There are about 1,800 things wrong with the AP article on the relationship between those who donated to the Clinton Foundation and those who met with Hillary Clinton during her time as secretary of state. In particular, there?s the way the AP purposely restricted the number of meetings it was considering until it found a subset of data in which the results matched the narrative. It?s a classic case of forcing the data to meet the conclusion.
But when it comes to the AP?s original tweet, it?s just one big glaring error.
That?s not a debatable proposition. It?s simply wrong. And requesting that the AP delete or modify the tweet is perfectly reasonable.
And naturally the Associated Press is concerned enough about accuracy that they decided to let their completely wrong tweet go unchanged. The AP knows it?s wrong. But they?re not going to change it.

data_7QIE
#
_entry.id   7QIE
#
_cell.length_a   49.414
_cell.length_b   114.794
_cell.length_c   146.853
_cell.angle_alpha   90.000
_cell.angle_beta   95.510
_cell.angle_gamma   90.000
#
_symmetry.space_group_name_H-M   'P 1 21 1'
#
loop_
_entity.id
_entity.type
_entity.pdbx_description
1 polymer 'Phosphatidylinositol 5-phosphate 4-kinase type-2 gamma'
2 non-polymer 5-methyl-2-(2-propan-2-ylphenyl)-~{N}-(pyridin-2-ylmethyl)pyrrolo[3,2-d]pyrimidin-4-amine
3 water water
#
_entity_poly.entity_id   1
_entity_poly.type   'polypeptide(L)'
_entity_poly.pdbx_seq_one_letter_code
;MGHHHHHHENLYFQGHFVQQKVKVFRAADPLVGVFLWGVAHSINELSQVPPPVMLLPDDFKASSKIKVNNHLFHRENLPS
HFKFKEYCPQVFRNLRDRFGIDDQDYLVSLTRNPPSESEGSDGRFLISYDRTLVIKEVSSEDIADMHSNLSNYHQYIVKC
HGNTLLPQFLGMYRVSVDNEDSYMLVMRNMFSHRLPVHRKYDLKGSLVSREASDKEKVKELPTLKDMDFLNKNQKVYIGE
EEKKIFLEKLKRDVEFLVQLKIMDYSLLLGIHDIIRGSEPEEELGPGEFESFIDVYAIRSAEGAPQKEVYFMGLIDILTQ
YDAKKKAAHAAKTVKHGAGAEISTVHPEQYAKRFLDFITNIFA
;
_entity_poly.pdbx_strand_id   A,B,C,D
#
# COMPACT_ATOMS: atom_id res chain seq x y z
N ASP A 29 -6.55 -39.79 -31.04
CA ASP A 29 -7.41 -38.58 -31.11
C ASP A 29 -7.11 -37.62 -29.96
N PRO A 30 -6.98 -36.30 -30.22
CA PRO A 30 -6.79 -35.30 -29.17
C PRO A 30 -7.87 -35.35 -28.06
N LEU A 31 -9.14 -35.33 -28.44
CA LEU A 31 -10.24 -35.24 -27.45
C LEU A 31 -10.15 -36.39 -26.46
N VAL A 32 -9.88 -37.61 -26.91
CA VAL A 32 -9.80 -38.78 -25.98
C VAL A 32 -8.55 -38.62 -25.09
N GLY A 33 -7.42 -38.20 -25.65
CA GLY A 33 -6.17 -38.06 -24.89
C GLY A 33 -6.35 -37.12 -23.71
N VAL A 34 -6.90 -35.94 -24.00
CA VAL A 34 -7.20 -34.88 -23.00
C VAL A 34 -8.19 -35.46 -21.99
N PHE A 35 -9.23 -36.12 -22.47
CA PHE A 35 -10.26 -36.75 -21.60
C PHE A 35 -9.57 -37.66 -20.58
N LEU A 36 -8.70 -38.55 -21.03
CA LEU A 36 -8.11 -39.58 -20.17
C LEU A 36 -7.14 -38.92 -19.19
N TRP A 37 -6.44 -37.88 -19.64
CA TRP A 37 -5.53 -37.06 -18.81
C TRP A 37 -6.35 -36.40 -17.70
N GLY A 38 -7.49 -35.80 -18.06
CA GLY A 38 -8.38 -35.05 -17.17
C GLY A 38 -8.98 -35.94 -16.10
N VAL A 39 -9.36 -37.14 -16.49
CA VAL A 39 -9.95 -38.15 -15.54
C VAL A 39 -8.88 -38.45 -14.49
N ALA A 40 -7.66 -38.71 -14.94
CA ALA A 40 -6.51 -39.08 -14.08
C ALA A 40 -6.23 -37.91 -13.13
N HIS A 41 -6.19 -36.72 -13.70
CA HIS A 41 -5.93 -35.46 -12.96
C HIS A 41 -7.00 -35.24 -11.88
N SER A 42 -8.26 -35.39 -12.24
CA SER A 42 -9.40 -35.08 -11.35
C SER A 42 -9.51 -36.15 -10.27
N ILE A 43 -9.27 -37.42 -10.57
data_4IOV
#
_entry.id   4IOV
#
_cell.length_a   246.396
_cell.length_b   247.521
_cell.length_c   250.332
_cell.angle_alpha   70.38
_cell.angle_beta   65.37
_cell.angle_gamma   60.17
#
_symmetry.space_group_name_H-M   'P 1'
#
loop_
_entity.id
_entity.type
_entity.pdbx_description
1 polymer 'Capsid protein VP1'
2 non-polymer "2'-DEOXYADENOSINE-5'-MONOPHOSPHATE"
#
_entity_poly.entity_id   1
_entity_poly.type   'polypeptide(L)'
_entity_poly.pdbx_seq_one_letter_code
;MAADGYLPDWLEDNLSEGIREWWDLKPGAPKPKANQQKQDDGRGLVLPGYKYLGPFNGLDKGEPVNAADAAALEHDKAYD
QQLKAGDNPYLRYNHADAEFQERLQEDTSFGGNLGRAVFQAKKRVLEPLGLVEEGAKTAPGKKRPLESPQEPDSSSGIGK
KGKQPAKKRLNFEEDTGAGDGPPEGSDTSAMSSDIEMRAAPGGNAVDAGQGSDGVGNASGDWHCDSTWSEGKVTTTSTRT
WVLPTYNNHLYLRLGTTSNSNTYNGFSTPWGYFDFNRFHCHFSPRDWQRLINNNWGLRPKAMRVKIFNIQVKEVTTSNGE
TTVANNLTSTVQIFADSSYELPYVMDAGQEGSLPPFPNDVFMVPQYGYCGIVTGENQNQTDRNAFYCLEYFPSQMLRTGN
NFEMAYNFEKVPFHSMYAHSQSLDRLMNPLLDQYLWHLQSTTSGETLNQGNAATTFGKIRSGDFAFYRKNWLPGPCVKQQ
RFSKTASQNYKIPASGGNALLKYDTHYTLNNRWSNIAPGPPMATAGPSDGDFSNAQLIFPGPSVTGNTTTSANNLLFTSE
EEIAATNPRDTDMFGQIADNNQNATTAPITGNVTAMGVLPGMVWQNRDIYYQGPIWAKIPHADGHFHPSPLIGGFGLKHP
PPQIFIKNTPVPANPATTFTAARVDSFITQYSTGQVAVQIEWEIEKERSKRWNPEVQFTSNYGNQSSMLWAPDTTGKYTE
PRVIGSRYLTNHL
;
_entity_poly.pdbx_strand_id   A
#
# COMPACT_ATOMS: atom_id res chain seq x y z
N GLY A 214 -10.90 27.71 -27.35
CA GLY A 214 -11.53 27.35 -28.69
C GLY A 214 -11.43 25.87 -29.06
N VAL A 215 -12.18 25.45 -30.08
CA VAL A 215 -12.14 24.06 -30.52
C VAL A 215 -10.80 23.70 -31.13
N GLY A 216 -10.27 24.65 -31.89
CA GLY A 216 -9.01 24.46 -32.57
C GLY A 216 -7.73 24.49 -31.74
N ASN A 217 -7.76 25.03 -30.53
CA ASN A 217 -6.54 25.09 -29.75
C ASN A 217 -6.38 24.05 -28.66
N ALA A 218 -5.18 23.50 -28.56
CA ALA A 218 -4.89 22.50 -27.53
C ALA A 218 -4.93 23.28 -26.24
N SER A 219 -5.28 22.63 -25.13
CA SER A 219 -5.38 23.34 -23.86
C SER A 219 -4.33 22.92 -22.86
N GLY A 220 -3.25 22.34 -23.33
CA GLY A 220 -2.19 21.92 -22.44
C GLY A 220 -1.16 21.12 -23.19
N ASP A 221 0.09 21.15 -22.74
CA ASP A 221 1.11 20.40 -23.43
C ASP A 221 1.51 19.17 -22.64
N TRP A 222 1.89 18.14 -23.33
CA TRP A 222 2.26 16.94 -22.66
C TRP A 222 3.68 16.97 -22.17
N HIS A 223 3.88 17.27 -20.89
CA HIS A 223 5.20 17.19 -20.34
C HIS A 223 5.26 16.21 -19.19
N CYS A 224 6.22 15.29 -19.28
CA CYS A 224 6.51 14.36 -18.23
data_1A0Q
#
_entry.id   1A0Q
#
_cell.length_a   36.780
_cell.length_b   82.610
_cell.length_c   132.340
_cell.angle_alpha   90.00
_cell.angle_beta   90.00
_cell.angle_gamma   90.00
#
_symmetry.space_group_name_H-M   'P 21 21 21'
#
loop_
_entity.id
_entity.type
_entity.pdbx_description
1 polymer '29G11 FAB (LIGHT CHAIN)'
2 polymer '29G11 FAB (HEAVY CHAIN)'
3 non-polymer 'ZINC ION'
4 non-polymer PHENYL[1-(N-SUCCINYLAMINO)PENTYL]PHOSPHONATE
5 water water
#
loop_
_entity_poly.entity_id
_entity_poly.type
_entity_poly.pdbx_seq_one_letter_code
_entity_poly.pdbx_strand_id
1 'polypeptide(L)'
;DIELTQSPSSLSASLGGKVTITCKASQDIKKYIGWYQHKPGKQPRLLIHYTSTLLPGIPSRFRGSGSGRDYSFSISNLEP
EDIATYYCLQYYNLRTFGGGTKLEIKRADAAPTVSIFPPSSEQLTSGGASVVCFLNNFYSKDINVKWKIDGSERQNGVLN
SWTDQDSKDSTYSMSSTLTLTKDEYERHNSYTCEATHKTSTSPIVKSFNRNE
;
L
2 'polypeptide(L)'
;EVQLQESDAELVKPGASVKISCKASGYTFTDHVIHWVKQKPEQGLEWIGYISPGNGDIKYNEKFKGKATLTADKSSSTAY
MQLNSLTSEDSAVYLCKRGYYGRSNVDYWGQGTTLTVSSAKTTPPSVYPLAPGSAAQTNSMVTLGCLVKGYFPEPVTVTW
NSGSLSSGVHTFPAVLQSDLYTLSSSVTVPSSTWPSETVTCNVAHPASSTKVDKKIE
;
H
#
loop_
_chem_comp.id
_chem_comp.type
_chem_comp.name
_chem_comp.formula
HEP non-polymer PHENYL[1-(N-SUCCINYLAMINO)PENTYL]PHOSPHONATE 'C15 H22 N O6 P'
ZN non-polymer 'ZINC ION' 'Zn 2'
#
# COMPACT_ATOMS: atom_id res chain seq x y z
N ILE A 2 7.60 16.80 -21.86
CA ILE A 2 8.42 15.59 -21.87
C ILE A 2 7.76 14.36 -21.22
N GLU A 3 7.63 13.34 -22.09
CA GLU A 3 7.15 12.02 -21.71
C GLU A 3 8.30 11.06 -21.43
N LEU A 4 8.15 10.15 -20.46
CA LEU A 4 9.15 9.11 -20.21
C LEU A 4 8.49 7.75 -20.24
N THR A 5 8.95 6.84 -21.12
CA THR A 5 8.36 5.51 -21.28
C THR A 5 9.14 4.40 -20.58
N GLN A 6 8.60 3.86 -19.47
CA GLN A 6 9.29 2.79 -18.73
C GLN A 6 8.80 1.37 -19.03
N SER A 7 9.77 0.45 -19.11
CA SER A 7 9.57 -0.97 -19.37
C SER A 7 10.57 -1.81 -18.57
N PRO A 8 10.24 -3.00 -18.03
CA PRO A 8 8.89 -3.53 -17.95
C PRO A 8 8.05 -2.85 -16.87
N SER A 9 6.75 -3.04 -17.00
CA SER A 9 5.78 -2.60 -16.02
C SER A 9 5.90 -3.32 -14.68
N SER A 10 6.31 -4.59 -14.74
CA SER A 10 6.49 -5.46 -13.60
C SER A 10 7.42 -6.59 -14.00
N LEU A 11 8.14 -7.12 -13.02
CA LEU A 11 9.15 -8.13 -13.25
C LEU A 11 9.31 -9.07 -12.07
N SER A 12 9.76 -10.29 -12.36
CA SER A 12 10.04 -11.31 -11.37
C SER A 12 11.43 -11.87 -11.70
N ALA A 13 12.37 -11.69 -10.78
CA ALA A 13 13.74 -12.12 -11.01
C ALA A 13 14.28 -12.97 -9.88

And if that?s not amazing enough, here's something else to consider:
Get that? The AP defined the number of meetings they would consider, then declared that over half those on the remaining list are donors to the Clinton Foundation, but won?t tell anyone who is on the list.
Eager media sets a low, low bar for a Donald Trump pivot (August 25, 2016, 11:55 AM)
The media really, really wants Donald Trump to pivot. They want a new story to write. They want to have been right all along that he?d pivot eventually. They want the presidential race to tighten up so it feels more exciting. That means they?re very excited by Trump?s halfhearted efforts to tone down his hate, which means Trump is getting more credit than he deserves for having pivoted. The New York Times:
The bar for Trump to look like he?s shaping up is low. Very low: